Forced to take risk – The ideal monetary system, part 2

Man is like that – we don’t like to think until we’re in trouble. We rather tend to figure out what went wrong only after a crash. For example, the multiple waves of bankruptcies hitting American banks during the great world economic crisis could have been much softer under more prudential banking regulations. A bank is a dangerous operation, with $90 worth of deposits on the liabilities side against a mere $10 (or less) worth of equity. That is, if the bank were to lose more than $10 on the loans granted against the deposits taken, it will no longer be able to repay the deposits and will go bankrupt. This was happening on a mass scale in those days.

Of course, in the ensuing chaos people started to ponder over how a safer banking system could be set up. Indeed, the most hip economists of the 1930s, professors at the Chicago University tabled a solution that came to be known as the Chicago Plan. They proposed the division of the banking system into banks responsible for lending and those arranging payments, the latter being relevant for our purposes. These would require full reserves, i.e. they wouldn’t be allowed to lend the money deposited with them. Consequently they couldn’t lose it either, and would be absolutely safe. They would function as a kind of money warehouse so that people don’t have to keep cash at home. They would charge a fee for account keeping and the arrangement of payments.

The plan would have required radical changes to the monetary system and the banking lobby managed to prevent its implementation. Instead, the system was divided on the basis of other principles into commercial and investment banks. This at least stops banks from squandering depositors’ money on the stock exchange. That’s something. However, although perhaps to a smaller extent, the banking business has remained a dangerous operation to this day.

As we have seen during the latest credit crisis. But what, indeed, is the fundamental problem with banks? It is the fact that in order to arrange for the management of my money to meet today’s minimum requirements (easy and quick transfers rather than bothering with physical cash), I need to deposit it with a bank. Even if I don’t trust them, and worry that they might not be clever lenders and then they won’t be able to repay, I must give them my dough. I have no other choice. The monetary system forces me to take counterparty risk.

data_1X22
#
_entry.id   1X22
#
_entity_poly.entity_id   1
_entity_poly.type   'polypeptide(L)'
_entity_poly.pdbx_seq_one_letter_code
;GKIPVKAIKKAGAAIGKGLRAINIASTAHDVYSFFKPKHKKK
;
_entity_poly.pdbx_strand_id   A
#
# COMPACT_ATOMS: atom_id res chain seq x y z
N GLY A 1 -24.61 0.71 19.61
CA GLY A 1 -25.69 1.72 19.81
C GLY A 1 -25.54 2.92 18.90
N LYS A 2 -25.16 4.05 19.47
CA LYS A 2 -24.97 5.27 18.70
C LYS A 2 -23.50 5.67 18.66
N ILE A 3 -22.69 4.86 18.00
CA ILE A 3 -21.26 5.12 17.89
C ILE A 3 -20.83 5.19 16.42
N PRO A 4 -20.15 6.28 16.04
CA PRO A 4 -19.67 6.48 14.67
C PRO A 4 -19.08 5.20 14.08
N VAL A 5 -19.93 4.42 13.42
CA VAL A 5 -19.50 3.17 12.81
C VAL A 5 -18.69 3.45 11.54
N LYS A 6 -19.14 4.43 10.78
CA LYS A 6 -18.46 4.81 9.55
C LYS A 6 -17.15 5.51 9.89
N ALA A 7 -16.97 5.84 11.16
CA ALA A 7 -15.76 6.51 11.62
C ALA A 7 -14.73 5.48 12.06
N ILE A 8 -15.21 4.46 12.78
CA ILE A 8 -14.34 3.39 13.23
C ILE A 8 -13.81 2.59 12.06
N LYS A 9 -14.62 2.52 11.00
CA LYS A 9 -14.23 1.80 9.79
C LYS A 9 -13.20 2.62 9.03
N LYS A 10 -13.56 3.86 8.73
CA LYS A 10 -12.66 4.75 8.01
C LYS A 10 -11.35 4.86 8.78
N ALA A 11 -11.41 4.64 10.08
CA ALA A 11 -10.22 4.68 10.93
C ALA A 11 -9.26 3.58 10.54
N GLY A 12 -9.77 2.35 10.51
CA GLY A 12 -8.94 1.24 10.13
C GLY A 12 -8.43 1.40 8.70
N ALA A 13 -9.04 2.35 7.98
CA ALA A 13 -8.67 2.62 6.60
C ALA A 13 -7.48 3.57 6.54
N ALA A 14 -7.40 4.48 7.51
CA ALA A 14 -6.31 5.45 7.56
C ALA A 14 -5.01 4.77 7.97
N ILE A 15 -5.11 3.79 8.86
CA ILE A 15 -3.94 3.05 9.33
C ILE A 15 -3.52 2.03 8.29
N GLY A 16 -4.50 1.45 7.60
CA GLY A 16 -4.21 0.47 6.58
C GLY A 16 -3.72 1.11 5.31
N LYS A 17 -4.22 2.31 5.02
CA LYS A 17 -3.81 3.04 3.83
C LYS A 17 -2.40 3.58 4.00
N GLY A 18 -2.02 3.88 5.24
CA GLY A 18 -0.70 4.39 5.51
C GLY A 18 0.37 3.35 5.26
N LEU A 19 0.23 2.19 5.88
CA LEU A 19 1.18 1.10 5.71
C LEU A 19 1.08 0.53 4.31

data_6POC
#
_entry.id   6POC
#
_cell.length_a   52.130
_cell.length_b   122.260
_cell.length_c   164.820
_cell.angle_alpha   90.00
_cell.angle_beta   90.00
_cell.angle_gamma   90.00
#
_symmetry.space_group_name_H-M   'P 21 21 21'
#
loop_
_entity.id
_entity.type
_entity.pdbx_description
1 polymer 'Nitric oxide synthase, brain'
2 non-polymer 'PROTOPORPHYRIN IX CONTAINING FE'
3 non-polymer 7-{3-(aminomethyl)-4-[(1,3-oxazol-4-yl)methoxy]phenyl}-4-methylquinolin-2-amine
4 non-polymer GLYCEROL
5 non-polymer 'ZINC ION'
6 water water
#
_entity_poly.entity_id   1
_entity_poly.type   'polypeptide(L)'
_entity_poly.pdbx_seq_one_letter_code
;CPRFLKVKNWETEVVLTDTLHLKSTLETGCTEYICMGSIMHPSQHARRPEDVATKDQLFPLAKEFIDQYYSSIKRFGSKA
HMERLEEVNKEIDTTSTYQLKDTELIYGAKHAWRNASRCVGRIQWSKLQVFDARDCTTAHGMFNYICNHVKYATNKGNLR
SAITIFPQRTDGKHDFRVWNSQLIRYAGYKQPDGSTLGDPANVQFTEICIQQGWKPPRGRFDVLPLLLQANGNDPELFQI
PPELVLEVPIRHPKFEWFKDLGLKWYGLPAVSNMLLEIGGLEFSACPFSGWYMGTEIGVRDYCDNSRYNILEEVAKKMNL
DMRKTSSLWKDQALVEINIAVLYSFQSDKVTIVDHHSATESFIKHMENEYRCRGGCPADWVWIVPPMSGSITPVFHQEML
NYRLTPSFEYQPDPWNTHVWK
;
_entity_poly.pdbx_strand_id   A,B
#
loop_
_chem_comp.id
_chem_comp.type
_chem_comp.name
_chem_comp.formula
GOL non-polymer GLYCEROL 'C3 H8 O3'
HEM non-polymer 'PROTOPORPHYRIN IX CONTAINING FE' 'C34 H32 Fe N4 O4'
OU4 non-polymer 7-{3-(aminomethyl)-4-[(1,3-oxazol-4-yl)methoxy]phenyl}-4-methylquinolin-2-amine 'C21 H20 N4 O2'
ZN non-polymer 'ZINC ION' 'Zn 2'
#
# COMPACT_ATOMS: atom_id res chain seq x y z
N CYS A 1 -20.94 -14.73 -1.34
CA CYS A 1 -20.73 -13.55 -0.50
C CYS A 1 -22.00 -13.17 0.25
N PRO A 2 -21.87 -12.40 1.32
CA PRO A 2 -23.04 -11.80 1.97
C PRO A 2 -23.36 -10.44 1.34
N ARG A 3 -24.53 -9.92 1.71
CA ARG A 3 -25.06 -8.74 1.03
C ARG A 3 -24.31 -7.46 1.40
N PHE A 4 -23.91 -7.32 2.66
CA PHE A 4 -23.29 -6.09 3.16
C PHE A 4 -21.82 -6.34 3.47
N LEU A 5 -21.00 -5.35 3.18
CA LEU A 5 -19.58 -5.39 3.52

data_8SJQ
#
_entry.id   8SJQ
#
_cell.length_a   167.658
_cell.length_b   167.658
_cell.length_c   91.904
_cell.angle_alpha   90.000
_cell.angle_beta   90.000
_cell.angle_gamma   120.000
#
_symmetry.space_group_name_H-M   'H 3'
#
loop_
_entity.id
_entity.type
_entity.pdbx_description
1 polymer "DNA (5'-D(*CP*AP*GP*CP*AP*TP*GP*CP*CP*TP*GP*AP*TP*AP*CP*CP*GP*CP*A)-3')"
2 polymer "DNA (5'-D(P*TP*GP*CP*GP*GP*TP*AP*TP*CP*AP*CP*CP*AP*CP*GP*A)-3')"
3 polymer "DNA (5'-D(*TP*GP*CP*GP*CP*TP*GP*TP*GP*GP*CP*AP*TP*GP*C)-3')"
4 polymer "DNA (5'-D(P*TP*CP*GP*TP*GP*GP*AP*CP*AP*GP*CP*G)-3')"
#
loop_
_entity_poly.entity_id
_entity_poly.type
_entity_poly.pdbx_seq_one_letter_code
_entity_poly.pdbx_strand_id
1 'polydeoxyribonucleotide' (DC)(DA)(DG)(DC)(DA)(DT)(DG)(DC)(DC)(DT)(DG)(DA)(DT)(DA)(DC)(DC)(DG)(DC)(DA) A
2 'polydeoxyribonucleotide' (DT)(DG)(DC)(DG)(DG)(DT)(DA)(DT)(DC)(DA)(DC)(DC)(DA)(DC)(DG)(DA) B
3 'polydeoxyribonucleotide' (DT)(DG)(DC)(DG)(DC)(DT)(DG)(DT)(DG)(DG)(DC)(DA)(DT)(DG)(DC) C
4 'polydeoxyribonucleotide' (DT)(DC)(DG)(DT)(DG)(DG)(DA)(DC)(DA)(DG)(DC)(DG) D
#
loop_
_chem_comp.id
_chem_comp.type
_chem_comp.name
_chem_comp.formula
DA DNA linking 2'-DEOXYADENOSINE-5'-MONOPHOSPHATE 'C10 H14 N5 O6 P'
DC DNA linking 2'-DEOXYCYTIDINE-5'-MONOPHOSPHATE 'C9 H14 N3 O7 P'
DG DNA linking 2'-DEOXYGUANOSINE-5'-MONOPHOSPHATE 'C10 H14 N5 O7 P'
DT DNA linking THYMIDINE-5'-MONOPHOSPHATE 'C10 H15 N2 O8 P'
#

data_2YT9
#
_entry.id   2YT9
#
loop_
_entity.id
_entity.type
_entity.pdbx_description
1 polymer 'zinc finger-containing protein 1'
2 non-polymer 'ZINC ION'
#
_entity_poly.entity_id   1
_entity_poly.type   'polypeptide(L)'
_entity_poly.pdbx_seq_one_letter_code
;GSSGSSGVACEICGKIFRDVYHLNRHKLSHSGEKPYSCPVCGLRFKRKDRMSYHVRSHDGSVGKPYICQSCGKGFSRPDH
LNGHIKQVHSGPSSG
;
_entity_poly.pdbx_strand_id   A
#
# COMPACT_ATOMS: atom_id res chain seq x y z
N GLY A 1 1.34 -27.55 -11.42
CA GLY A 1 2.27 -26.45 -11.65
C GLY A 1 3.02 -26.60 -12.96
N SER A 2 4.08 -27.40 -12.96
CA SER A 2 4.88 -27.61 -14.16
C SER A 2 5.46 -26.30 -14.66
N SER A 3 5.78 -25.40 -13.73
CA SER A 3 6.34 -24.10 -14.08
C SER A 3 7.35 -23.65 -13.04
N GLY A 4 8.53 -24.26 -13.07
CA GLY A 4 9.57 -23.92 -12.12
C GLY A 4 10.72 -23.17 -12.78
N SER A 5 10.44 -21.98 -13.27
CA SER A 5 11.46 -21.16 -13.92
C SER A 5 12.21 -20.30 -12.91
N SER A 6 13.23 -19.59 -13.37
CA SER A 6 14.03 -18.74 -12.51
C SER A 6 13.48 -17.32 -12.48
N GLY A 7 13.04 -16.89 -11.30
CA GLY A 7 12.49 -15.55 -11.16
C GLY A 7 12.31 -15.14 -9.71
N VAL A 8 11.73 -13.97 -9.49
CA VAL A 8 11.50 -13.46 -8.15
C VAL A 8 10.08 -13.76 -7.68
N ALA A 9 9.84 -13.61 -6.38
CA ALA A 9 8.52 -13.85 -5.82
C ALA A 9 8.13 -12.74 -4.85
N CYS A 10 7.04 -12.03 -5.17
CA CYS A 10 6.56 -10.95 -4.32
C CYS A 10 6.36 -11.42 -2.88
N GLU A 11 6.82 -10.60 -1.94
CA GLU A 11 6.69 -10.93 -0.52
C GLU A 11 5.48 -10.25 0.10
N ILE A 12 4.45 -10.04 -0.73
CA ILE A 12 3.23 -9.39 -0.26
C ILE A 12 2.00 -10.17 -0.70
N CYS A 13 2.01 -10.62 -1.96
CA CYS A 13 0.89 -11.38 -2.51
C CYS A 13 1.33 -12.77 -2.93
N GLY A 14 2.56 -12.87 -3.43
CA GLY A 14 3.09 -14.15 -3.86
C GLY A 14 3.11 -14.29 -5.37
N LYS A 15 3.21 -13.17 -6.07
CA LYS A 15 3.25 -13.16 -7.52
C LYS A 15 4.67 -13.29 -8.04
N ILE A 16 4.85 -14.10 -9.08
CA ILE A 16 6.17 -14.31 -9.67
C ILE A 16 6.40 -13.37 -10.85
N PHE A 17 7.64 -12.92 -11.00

Generally, this risk doesn’t appear to be severe as in normal times, most banks don’t go bankrupt, and even if they do, I’m covered by deposit guarantee. However, as the events of recent years have shown, this is not always enough: money deposited with a bank may not only disappear in a third-world dictatorship but also in developed markets and the EU. British depositors with Icelandic banks and Russian depositors with Cypriot banks know this very well. True, trouble is rare but it’s big when it comes – depositing money with a bank does indeed carry a risk.

The resurfacing problems have again sent folks wracking their brains about what went wrong and how to do it better. Down one path, serious theoretical work was carried out. A 2010 paper by the IMF (The Chicago Plan Revisited) dusted off the Chicago Plant, thoroughly examining and modelling what would happen in a world of full-reserve banking systems. The findings suggest that economic growth would be less cyclical, more stable and stronger, smaller debts would be accumulated, and inflation risks would also be lower. This may be too good to be true, but the question does deserve more consideration. However, no such consideration is given at all: motivation is lacking because no-one seriously believes that fundamental changes could be brought about in the banking system.

Down another path, a specific and practical experiment was launched. In 2009, a person of ambiguous identity created bitcoin, a new kind of virtual money. As I discussed it in a previous post, I wouldn’t bore the reader with its details and mechanism.

Although not according to the original concepts, bitcoin in effect puts into practice the full-reserve banking model proposed in the Chicago Plan. And in doing so, it doesn’t require separate banks to arrange for payments: this service is provided to us by the monetary system itself. We can keep bitcoins in our virtual wallets without having to take counterparty risk (i.e. deposit money with a bank), while we can send or receive payments in a simple, quick and cheap manner. It’s no wonder that the banking system is not amused – bitcoin threatens its existence.

Obviously, bitcoin is not an ultimate solution to anything, as in its present form, it cannot successfully challenge banks in the long run. However, it is a working and viable alternative, which may provide incentives to make banks more secure, or point towards the reform of the monetary system.

Next in the series: Growth forever

Previous part of the series: Monetary Chernobyl